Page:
Green Gear Guru has been producing bags, wallets and accessories out of upcycled materials for years. Need a backpack made out of bike inner tubes for your mountain biking buddy who’s going back to school? They’ve got you covered.
The company outgrew the workshop in the back of their retail store. Special Ed teacher, Ryan Balciar, adopted this space and has created a niche bike shop for cruiser and cargo bike aficionados. Basically, if its heavy and fun, the Cruiser Boutique carries it.
Ryan has been very successful getting his start-up bike shop off the ground. Hosting weekly cruiser rides gets new people on bikes, and builds a community with existing customers. He also has discovered that connecting with the local bike coalition and bicycle bloggers has helped spread the word about his niche shop.
You opened the Cruiser Boutique inside of an established local business. What were the challenges and advantages of opening a niche bike shop this way?
For me, the advantages included opening a shop in a pre-existing retail environment alongside my best friends. When I set up shop, there was already a loyal customer base and many of the logistics (employees, accountants, insurance, etc.) were already in place. This allowed me to focus on my passion rather than many of the aspects of opening a business that I find dreadful. I still spend too much time working on computers rather than riding. There are disadvantages as well. There are days when the shop floor is full of merchandise that is being shipped around the country, our location is not ideal from a strictly retail standpoint, and we have a lot of different people working here that do not have a lot of shop experience (designers and interns) and this can be a little overwhelming for walk in customers.
Your bike shop specializes in cruisers and cargo bikes. How has focusing on such a niche market helped you to establish and grow your business?
We have a large cruiser scene here in Boulder, with multiple meeting points. We have had a large group meeting at our shop for the last couple years, so offering people the opportunity to customize their bikes before the ride starts seemed like a good plan. There are always people that need lights and other basic accessories as well. I have had various cargo bikes over the years, and carrying Yubas fits in well with our goals of a more sustainable world.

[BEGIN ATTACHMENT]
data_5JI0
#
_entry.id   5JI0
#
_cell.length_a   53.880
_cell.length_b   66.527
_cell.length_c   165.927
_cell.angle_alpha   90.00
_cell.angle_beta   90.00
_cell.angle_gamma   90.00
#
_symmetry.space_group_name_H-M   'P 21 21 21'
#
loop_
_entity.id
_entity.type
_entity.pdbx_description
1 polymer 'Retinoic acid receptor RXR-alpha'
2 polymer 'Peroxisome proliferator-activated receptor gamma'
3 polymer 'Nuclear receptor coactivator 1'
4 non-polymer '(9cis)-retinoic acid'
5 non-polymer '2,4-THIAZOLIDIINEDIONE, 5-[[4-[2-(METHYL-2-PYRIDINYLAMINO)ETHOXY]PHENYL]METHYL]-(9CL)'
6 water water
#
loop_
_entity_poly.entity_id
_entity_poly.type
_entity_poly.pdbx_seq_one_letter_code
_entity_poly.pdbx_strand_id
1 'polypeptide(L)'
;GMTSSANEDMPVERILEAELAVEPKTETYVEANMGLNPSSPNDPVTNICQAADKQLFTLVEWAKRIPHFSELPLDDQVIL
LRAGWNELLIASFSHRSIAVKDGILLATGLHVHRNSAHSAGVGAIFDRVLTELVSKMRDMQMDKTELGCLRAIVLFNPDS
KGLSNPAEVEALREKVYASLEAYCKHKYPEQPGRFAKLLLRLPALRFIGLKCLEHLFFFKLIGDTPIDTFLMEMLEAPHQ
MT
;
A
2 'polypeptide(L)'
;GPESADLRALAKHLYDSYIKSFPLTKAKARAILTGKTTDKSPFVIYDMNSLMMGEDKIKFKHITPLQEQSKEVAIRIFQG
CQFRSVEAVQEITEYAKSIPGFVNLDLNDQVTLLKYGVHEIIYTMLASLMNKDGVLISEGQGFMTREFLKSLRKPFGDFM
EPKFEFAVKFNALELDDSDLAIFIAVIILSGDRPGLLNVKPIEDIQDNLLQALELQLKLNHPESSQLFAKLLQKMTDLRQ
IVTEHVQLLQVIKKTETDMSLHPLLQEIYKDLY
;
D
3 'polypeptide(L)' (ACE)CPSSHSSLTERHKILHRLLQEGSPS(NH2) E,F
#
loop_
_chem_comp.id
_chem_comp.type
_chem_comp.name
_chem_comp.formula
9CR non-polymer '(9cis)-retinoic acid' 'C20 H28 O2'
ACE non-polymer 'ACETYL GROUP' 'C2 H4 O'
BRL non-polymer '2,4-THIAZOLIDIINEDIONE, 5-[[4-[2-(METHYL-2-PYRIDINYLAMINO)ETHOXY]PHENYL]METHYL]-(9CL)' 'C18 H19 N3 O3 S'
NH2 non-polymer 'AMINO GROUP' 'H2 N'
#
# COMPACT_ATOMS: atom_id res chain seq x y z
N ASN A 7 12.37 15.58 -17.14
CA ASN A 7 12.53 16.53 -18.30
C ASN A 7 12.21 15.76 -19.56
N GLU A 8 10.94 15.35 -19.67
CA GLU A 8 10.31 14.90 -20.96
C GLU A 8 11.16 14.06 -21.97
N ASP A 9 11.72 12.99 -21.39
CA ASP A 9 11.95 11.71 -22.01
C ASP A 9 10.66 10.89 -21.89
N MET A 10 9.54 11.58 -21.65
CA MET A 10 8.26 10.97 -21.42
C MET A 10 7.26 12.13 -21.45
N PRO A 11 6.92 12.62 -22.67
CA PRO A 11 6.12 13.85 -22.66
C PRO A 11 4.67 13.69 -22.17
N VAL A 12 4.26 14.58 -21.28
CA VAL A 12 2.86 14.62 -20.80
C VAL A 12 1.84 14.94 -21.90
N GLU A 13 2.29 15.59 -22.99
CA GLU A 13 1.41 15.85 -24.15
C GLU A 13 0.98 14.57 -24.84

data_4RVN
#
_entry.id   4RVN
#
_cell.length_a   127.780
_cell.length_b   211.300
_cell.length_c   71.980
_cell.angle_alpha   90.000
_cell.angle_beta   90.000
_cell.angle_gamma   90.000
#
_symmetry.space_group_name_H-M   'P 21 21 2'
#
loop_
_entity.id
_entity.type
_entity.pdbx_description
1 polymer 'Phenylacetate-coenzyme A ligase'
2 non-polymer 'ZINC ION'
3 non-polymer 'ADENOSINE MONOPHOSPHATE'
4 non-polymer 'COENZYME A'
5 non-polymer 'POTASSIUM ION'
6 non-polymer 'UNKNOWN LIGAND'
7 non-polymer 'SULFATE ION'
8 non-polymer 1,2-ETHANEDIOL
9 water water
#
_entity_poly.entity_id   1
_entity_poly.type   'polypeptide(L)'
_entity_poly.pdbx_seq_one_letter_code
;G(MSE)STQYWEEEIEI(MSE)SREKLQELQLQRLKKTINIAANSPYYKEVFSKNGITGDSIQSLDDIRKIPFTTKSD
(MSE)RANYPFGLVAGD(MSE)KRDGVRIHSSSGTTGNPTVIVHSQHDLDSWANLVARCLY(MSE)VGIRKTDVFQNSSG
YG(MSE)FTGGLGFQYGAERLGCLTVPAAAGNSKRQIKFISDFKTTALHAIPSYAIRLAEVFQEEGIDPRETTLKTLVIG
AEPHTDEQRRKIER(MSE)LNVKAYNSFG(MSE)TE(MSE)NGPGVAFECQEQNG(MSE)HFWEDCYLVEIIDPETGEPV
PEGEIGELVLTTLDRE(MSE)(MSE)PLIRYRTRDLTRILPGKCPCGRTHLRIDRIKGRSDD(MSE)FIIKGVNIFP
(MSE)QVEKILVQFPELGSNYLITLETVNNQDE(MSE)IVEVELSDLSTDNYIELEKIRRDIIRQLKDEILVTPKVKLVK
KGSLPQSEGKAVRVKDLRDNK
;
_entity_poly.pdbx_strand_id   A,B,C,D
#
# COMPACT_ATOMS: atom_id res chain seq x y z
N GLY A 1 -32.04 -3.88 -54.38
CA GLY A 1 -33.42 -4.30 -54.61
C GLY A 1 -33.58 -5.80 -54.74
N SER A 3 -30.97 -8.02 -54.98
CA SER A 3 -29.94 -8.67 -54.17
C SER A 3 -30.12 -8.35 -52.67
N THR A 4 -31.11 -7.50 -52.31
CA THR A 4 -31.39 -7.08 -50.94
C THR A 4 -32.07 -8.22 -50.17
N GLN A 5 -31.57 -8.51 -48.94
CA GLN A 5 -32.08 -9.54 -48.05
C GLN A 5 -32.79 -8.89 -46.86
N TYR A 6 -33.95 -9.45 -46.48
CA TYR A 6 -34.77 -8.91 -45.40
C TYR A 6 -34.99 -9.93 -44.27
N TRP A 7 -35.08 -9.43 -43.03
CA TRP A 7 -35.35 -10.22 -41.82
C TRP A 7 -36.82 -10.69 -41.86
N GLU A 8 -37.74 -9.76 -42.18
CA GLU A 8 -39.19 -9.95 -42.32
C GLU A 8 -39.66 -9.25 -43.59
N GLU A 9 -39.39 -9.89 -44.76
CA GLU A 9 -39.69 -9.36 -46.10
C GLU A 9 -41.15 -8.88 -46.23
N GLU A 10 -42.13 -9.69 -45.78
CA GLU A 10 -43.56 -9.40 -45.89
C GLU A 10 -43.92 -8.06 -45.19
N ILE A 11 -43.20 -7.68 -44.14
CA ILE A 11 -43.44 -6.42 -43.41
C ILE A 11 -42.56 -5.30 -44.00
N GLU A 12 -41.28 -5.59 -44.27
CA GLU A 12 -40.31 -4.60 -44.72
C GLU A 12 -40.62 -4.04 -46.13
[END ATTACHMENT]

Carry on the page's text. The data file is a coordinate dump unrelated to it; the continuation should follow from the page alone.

As a new bike shop, how do you recruit new customers? How do you retain your current customers? What strategies do you think would be helpful to other bike shops to learn from?
We already had a large following of local customers from the Green Guru brand. People love products and want to support our business. Hosting a large weekly social ride helps with word of mouth marketing and creates a fun interactive shopping experience. Selling someone a cruiser than taking them out on it for a night of riding really helps to build a loyal customer base.
What is your favorite use for your Yuba Mundo?
This is a tough one. By far my favorite use is hauling around the love of my life, although I know that she would rather be on her own bike and is just sitting back there looking pretty to make me happy. We also have a custom stereo system that we attach for some of the cruiser rides and this combines two of my favorite things. We have a lot of snow mixed with sunny days and cold nights, so there tends to be a lot of ice in the winter. This is one of the times that having a Yuba is advantageous, as it seems far more stable on slippery terrain.
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